It’s unclear what, exactly, you’re looking at when viewing Elizabeth Smith’s work for the 2016 Baccalaureate Exhibition for the first time.
“One person said they thought it looked like beer,” the senior laughed, “And I’m like, you know, just bring what you want. As long as you can find a connection.”
As her final project, Smith chose to study the conflict between oil and water, an ode to her own experience coming from the land of 10,000 lakes to oil country.
Entitled “Fluid Dynamics,” her photographs capture the interplay between ordinary tap water and gear oil from her father’s tractor.
“I found that gear oil and tap water was the best combination of the bubbling of the oil, the movement with the water and how they interacted,” Smith said. “I liked how it looked on my lens and how I could convey the conflict in a harmonious manner.”
The process took eight different shoots, an hour a piece. Her final shoot, which produced the images featured in her exhibit, took two hours.
To get the images, Smith filled a clear bowl with tap water. Underneath were different elements “playing on the idea water and oil come from the ground yet they can harm nature.” From there, Smith poured different streams of gear oil into the water and let nature take its course. If the oil started to clump together, she’d spray it with water to get it to move around.
“I wanted to play on this conflict, like the conflict I was feeling inside from moving from a small town to a big city,” Smith said. “This conflict between oil and water repelling, but then in the images they look harmonious. I also liked the idea of something that’s really small and blowing it up really big. I wanted to give the experience of working with a macrolens to my viewer.”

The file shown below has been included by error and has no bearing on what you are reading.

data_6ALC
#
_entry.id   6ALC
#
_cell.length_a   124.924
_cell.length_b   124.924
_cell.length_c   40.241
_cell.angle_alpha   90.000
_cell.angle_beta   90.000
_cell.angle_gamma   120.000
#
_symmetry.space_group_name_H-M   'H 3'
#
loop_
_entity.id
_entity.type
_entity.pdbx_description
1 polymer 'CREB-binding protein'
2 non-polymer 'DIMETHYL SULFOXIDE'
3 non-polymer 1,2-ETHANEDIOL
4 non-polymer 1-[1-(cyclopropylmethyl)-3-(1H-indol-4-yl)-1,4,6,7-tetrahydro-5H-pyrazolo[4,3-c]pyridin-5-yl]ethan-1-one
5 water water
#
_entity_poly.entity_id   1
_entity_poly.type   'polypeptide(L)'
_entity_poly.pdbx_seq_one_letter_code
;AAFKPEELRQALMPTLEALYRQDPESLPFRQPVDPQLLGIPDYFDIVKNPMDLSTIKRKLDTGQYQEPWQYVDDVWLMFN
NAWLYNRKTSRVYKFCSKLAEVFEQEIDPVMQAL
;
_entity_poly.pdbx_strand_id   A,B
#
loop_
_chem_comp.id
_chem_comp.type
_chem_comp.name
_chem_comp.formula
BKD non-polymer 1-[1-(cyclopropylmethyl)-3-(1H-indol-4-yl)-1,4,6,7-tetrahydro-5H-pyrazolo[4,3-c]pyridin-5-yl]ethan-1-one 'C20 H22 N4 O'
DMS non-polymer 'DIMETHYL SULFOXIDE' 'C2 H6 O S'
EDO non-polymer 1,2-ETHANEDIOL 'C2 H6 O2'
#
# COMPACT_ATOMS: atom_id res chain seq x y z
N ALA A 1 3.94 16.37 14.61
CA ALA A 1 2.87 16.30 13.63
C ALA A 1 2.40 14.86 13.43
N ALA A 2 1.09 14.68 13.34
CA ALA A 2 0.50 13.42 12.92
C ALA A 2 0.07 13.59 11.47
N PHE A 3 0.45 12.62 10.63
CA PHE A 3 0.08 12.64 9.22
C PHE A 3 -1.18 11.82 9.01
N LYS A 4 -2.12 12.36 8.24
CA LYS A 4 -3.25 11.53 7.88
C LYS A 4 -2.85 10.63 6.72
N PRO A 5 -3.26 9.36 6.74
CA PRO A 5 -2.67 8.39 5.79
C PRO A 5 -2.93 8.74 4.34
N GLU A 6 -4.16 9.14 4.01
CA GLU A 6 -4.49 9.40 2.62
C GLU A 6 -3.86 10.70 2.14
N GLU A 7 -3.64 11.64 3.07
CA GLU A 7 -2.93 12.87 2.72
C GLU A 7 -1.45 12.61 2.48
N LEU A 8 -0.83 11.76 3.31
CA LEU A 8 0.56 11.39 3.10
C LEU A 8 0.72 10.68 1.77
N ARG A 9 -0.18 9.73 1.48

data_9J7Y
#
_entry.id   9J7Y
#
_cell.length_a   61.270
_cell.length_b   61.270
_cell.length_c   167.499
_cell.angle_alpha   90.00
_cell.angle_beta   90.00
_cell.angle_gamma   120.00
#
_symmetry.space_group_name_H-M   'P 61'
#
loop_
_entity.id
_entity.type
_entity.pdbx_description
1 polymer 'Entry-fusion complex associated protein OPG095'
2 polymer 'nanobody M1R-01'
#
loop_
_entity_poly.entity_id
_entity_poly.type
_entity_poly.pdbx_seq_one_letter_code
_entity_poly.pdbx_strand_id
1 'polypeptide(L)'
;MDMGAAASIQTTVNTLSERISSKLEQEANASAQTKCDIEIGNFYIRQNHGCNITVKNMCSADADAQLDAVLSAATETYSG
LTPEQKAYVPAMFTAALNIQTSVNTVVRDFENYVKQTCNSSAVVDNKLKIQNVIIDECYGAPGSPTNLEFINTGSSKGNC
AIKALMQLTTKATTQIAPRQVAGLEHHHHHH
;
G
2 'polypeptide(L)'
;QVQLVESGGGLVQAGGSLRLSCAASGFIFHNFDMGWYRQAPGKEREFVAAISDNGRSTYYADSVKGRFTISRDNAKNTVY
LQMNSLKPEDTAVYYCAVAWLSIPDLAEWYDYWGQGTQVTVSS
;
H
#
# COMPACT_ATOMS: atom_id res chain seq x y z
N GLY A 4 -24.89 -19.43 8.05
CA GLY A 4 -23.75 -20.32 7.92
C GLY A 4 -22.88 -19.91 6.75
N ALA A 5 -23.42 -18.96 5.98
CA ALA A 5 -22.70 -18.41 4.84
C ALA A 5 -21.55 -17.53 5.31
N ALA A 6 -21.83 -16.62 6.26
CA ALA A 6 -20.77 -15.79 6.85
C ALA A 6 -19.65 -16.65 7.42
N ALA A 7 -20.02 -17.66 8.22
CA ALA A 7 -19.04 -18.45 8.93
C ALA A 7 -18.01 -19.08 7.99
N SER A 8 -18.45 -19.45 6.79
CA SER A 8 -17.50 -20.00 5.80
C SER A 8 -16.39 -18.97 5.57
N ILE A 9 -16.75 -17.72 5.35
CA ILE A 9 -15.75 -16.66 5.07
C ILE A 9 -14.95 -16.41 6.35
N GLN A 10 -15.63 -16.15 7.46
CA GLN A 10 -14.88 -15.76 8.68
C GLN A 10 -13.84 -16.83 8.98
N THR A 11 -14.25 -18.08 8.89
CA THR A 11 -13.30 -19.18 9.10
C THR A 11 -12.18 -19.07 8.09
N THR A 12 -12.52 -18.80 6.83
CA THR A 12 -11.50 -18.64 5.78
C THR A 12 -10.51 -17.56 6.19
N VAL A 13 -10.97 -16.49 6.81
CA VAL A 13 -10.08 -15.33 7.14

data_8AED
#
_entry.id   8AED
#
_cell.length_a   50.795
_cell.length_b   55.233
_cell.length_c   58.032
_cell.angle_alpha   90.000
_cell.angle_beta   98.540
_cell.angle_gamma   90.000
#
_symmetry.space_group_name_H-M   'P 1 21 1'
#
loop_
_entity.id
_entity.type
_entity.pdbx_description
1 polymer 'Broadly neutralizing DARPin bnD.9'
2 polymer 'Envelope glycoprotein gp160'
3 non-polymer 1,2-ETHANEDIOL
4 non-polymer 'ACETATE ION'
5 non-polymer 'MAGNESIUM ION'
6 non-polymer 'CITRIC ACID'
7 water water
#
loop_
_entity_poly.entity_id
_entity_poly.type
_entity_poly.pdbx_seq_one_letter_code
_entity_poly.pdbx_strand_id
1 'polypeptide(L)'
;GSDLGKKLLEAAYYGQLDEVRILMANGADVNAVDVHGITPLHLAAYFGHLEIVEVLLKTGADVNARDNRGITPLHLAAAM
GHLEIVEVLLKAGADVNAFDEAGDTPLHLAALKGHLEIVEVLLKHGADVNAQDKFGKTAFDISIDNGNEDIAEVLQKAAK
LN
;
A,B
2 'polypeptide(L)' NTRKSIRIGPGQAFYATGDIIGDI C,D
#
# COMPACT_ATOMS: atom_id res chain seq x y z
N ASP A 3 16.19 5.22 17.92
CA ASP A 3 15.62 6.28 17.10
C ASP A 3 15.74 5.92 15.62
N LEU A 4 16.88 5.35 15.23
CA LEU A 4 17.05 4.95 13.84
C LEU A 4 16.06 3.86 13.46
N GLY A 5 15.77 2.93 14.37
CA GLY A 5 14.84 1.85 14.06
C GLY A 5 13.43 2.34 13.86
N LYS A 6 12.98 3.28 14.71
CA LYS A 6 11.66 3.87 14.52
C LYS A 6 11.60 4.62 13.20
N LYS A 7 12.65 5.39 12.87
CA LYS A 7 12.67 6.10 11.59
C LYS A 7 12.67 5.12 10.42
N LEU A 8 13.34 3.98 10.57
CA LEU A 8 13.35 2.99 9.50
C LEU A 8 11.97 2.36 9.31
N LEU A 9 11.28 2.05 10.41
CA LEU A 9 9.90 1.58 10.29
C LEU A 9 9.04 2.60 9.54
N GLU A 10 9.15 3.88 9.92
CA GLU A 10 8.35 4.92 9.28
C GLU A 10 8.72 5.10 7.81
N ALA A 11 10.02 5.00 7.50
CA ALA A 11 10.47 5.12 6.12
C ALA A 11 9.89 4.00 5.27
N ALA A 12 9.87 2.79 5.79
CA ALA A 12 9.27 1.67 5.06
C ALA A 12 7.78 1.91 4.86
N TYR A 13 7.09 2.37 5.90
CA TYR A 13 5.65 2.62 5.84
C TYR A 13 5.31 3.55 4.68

“You enter this other world,” Smith continued. “That’s what interested me the most when I’m looking through my lens. It’s like being in a different world and I wanted to share that with my audience.”
To complete the immersive experience, rather than displaying her artwork on the gallery walls, Smith chose to hang her work on designed sculptural forms.
By curving the walls, Smith tried to mimic a wave to truly represent the idea of fluidity. She also chose to paint the walls different shades of brown to represent the different layers of the earth: mud, silt and sandstone.
Smith graduated in December with a Bachelor of Science degree and an emphasis in photography and digital media as well as with a minor in women and gender studies. She hopes to use her degree to design for an advertising company, either in North Dakota or in her home state of Minnesota.
While Smith’s work is no longer on display at the Memorial Union Gallery, you can find her baccalaureate exhibition and other artwork on her website.